It was also inspiring to see young people taking an interest in such an important issue.  Their enthusiasm and energy instills hope in me that perhaps change will happen.  One question is will it happen with the current legislators or new ones?  Another sign read “Students Today… Voters in November… We are change .”  The sentiment is very clear; if congressmen and senators do not act, they will be voted out of office.  To make this happen, the Parkland students will work to ensure that 4 out of young people vote in November’s midterm elections.  Voter-registration groups were very visible at the march registering young people.  It’s an uphill battle since only 39% of voters between 18 and 20 voted in 2016 and only 14% voted in the 2014 midterms but could make a huge impact in the next few elections.  We should also be ready to vote in November.

Many teachers participated in the march.  “Arm Teachers with Resources Not Guns” was a common theme.  So many schools don’t have enough resources to help students with academic and mental health issues so how do legislators justify the expense to train and equip teachers to protect students?   

Perhaps the saddest banner for me was “Thought and prayers  ACTION”.  I could feel the frustration expressed, understand that it was directed to the people in congress, and even agree that we need to take action, but we believe strongly in the power of prayer.  Many of our sisters and associates joined our march through prayer on Saturday.

The march is over but the movement has begun.  Call, write, vote.  Now is the time for action.

Posted in News, Peace & Justice Blog

Sr. Elizabeth Anne Heery, OP

Sr. Elizabeth Anne Heery, OP

Sr. Dominican Sister of Peace Elizabeth Anne Heery, 84, died at the Mohun Health Care Center, Columbus, OH on March 8, 2018. She was born Eileen Heery in 1934 in Astoria, LI, NY, to Elizabeth Kiernan and James Heery.  One of nine children, she was already accustomed to community life when, in 1956, she moved to Columbus and entered the Dominican Sisters of St. Mary of the Springs, now the Dominican Sisters of Peace.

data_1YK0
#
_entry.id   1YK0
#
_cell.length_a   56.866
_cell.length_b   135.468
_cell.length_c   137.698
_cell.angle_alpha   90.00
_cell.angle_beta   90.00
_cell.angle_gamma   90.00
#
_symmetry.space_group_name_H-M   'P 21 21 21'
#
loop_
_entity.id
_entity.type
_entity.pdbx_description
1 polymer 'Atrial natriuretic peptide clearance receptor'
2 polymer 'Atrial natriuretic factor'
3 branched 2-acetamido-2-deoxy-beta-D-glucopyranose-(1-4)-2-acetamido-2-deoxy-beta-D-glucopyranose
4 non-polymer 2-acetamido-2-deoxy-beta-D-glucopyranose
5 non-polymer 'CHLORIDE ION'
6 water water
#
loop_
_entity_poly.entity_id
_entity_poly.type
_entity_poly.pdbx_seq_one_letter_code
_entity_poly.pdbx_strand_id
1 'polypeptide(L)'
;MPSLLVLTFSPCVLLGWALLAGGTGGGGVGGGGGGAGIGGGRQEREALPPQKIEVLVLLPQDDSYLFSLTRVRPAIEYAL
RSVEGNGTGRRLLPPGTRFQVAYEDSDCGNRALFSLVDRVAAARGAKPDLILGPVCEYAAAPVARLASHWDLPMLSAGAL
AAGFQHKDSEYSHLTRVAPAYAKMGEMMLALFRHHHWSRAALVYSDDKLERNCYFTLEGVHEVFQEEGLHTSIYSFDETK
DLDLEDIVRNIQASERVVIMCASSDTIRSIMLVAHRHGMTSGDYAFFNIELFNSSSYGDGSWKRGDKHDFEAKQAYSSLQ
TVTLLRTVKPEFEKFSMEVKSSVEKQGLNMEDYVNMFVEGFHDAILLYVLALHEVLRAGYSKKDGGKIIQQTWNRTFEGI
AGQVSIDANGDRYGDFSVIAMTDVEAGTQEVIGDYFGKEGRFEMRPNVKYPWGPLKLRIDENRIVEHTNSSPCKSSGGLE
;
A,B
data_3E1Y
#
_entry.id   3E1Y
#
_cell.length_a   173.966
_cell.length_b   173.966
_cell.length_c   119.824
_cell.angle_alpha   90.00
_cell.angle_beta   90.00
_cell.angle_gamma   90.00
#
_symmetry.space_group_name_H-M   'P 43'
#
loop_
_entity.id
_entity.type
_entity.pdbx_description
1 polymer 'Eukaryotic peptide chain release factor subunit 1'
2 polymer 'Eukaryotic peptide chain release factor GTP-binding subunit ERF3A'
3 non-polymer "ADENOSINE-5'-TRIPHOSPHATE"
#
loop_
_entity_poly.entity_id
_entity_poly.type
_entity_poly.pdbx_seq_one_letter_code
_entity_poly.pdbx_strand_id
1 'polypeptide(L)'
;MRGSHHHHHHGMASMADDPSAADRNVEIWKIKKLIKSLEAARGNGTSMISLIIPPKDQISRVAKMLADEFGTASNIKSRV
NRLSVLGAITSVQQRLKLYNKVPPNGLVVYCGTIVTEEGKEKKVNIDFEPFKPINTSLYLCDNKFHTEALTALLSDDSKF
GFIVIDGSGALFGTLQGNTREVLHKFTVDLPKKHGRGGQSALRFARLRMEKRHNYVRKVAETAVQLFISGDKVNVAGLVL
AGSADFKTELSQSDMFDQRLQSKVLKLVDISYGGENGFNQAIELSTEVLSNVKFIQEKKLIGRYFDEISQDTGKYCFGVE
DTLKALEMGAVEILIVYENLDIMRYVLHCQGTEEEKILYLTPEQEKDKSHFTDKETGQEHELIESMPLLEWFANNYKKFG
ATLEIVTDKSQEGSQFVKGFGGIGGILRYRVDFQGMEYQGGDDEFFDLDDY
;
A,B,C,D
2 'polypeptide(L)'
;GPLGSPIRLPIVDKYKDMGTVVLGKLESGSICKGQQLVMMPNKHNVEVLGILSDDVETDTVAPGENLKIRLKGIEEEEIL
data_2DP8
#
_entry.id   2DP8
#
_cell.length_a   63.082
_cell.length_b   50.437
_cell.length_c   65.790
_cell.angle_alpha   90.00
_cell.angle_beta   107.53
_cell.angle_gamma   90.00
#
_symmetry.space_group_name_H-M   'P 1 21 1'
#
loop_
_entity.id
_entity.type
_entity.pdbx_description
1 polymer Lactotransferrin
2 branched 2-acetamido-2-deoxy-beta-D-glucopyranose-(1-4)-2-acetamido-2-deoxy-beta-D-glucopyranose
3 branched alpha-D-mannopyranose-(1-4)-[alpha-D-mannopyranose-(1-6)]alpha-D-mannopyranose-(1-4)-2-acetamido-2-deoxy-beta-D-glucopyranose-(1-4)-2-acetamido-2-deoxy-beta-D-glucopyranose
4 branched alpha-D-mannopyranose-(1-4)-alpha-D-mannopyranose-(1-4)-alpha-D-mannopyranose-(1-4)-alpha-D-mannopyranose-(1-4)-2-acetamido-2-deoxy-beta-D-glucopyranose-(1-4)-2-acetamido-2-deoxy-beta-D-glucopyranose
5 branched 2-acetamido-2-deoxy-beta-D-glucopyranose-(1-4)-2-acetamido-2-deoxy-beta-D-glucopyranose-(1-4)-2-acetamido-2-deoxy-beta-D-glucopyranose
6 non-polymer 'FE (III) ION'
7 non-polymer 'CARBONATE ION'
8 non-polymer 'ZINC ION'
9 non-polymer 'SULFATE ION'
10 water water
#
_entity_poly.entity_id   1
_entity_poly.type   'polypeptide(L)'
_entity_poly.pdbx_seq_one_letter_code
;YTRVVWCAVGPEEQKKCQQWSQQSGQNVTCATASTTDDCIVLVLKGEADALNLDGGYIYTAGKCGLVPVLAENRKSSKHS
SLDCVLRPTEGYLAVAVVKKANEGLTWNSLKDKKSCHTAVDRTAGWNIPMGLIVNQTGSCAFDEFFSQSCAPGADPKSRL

Sr. Elizabeth started her career with the New York Telephone Company. After joining the Congregation, she was moved to minister to the elderly and ill at the infirmary of the original Columbus Motherhouse, the Saint George Hospital in Cincinnati, OH, and at the Mohun Health Care Center in Columbus, OH.

She wanted to do even more to serve the Community and took Pharmacology courses as part of working towards her LPN, which she earned in 1969.

Even after physical problems made it difficult for her to work as a nurse, she continued to care for her Sisters and her community. She often drove Sisters to medical appointments, and also served as a receptionist at the Motherhouse and in the library and the Springs Press.

Sr. Elizabeth’s love for her special ministry with the elderly and ill was summed up in this statement that she made when speaking about her ministry at Mohun Health Care Center, “I have great love and respect for the old and sick in Mohun Hall and St. Mary’s. I cannot think of a greater place to spend one’s self than in this service.”